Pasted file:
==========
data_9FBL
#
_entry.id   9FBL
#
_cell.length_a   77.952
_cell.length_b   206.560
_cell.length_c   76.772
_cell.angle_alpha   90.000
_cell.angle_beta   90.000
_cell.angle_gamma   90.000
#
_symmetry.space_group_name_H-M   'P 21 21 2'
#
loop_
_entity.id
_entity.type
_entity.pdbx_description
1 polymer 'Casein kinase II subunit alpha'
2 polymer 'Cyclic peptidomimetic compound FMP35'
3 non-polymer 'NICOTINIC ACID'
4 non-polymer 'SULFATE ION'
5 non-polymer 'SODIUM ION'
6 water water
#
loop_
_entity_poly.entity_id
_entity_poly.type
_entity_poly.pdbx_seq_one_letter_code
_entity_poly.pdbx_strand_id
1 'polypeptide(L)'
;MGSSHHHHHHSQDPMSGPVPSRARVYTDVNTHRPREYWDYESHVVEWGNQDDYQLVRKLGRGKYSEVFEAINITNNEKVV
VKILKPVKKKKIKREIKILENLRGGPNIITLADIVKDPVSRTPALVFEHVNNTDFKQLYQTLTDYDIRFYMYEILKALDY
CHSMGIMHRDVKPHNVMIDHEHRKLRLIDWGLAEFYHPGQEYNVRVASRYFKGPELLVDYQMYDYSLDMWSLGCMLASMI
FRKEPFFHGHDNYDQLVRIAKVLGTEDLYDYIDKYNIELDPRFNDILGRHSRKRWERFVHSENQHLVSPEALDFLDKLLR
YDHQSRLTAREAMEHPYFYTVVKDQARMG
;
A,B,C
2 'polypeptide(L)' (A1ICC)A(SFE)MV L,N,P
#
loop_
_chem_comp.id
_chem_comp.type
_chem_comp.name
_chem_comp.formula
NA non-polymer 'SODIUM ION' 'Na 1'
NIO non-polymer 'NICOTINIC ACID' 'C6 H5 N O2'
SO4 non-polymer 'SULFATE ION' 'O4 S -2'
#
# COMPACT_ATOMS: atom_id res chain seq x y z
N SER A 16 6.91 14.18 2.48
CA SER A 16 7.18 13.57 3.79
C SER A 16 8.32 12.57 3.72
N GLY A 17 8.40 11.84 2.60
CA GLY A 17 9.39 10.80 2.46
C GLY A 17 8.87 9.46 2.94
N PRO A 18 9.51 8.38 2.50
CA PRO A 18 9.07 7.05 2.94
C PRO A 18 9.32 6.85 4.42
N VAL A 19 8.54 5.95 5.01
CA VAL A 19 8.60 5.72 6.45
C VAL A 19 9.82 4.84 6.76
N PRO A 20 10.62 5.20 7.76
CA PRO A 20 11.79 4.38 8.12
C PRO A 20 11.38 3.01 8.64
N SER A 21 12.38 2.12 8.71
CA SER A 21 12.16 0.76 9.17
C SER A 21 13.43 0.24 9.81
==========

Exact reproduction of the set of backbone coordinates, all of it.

data_9FBL
#
_entry.id   9FBL
#
_cell.length_a   77.952
_cell.length_b   206.560
_cell.length_c   76.772
_cell.angle_alpha   90.000
_cell.angle_beta   90.000
_cell.angle_gamma   90.000
#
_symmetry.space_group_name_H-M   'P 21 21 2'
#
loop_
_entity.id
_entity.type
_entity.pdbx_description
1 polymer 'Casein kinase II subunit alpha'
2 polymer 'Cyclic peptidomimetic compound FMP35'
3 non-polymer 'NICOTINIC ACID'
4 non-polymer 'SULFATE ION'
5 non-polymer 'SODIUM ION'
6 water water
#
loop_
_entity_poly.entity_id
_entity_poly.type
_entity_poly.pdbx_seq_one_letter_code
_entity_poly.pdbx_strand_id
1 'polypeptide(L)'
;MGSSHHHHHHSQDPMSGPVPSRARVYTDVNTHRPREYWDYESHVVEWGNQDDYQLVRKLGRGKYSEVFEAINITNNEKVV
VKILKPVKKKKIKREIKILENLRGGPNIITLADIVKDPVSRTPALVFEHVNNTDFKQLYQTLTDYDIRFYMYEILKALDY
CHSMGIMHRDVKPHNVMIDHEHRKLRLIDWGLAEFYHPGQEYNVRVASRYFKGPELLVDYQMYDYSLDMWSLGCMLASMI
FRKEPFFHGHDNYDQLVRIAKVLGTEDLYDYIDKYNIELDPRFNDILGRHSRKRWERFVHSENQHLVSPEALDFLDKLLR
YDHQSRLTAREAMEHPYFYTVVKDQARMG
;
A,B,C
2 'polypeptide(L)' (A1ICC)A(SFE)MV L,N,P
#
loop_
_chem_comp.id
_chem_comp.type
_chem_comp.name
_chem_comp.formula
NA non-polymer 'SODIUM ION' 'Na 1'
NIO non-polymer 'NICOTINIC ACID' 'C6 H5 N O2'
SO4 non-polymer 'SULFATE ION' 'O4 S -2'
#
# COMPACT_ATOMS: atom_id res chain seq x y z
N SER A 16 6.91 14.18 2.48
CA SER A 16 7.18 13.57 3.79
C SER A 16 8.32 12.57 3.72
N GLY A 17 8.40 11.84 2.60
CA GLY A 17 9.39 10.80 2.46
C GLY A 17 8.87 9.46 2.94
N PRO A 18 9.51 8.38 2.50
CA PRO A 18 9.07 7.05 2.94
C PRO A 18 9.32 6.85 4.42
N VAL A 19 8.54 5.95 5.01
CA VAL A 19 8.60 5.72 6.45
C VAL A 19 9.82 4.84 6.76
N PRO A 20 10.62 5.20 7.76
CA PRO A 20 11.79 4.38 8.12
C PRO A 20 11.38 3.01 8.64
N SER A 21 12.38 2.12 8.71
CA SER A 21 12.16 0.76 9.17
C SER A 21 13.43 0.24 9.81